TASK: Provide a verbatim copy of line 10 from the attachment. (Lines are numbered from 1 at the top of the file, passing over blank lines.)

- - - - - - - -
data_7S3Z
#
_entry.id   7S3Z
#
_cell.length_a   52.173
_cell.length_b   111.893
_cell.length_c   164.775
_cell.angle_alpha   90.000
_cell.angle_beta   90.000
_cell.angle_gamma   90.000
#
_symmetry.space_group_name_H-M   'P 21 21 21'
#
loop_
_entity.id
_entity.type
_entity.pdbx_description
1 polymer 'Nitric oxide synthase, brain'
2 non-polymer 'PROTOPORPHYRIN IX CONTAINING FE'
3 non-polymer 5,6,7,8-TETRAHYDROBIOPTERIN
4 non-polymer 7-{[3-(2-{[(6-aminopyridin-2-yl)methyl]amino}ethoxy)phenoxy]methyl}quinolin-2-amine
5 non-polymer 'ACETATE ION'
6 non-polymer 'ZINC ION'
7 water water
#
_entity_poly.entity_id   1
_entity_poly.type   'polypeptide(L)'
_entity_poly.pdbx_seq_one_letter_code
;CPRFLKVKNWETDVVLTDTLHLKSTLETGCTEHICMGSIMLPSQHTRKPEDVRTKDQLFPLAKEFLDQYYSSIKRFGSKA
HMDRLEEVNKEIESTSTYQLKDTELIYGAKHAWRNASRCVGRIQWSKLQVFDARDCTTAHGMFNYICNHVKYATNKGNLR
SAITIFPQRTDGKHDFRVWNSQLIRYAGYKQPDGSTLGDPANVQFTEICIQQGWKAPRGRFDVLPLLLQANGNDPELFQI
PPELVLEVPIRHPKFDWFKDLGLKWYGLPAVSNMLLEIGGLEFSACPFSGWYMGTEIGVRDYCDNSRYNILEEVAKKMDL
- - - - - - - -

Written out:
_cell.angle_gamma   90.000